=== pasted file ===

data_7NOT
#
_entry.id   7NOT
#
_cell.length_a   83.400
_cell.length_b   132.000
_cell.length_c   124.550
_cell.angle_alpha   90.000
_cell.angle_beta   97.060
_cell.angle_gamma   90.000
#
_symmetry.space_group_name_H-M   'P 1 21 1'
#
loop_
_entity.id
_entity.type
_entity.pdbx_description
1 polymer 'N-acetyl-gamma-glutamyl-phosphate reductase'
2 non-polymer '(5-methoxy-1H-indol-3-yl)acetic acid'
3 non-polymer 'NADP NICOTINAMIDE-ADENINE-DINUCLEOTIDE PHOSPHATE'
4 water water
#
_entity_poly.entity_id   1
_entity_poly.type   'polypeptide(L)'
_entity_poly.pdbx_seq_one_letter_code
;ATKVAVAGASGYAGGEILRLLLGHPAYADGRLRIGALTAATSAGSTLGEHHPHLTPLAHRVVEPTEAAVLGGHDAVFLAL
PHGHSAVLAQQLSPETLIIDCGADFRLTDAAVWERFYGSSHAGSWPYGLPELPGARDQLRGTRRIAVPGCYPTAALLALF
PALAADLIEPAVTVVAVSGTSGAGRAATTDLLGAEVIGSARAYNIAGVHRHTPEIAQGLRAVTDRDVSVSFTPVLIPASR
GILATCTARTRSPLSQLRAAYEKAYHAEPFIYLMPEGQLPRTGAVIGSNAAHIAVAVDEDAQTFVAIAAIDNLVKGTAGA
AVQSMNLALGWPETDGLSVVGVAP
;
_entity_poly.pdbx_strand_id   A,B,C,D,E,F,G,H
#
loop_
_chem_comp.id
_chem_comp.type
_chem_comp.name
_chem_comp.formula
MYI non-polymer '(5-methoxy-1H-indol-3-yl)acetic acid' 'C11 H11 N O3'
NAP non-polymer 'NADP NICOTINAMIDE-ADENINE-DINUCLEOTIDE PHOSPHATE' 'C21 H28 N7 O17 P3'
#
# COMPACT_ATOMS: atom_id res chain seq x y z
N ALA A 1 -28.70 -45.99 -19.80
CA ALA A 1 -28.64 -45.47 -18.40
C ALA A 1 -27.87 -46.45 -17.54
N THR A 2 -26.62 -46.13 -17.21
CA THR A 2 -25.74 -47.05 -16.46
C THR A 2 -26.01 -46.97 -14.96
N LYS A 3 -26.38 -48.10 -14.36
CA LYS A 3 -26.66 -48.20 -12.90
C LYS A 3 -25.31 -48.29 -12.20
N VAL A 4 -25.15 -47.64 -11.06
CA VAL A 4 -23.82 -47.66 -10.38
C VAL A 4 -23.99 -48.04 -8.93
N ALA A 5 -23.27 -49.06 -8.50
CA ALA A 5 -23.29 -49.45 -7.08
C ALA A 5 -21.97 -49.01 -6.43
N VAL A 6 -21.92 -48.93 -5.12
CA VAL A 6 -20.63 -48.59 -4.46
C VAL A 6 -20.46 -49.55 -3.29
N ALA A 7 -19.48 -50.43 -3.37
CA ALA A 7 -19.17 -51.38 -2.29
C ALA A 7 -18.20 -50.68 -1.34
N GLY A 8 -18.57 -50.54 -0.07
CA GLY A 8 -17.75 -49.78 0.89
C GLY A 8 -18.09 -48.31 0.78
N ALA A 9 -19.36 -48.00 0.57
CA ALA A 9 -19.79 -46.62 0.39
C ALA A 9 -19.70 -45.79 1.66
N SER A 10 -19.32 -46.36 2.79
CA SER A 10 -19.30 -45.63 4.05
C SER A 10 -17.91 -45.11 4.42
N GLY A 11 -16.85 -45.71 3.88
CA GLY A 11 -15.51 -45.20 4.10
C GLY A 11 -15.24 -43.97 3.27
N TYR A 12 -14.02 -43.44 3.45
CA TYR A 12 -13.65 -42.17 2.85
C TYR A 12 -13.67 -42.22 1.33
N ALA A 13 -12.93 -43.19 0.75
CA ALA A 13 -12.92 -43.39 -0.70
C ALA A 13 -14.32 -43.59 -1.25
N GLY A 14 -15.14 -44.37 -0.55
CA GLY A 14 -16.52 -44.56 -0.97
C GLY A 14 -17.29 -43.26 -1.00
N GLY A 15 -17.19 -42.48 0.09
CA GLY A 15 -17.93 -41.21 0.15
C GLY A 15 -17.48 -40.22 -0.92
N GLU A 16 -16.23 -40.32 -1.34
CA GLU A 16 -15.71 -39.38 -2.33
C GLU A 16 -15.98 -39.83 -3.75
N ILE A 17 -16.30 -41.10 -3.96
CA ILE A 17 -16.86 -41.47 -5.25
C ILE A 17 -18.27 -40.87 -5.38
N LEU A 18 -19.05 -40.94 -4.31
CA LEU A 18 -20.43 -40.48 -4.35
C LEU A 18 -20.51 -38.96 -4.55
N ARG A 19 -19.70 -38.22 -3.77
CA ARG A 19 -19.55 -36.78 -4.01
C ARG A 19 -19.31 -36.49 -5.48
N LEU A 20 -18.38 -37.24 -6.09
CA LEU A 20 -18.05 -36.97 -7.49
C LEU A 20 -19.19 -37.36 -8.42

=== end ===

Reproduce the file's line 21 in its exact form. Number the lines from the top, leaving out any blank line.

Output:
4 water water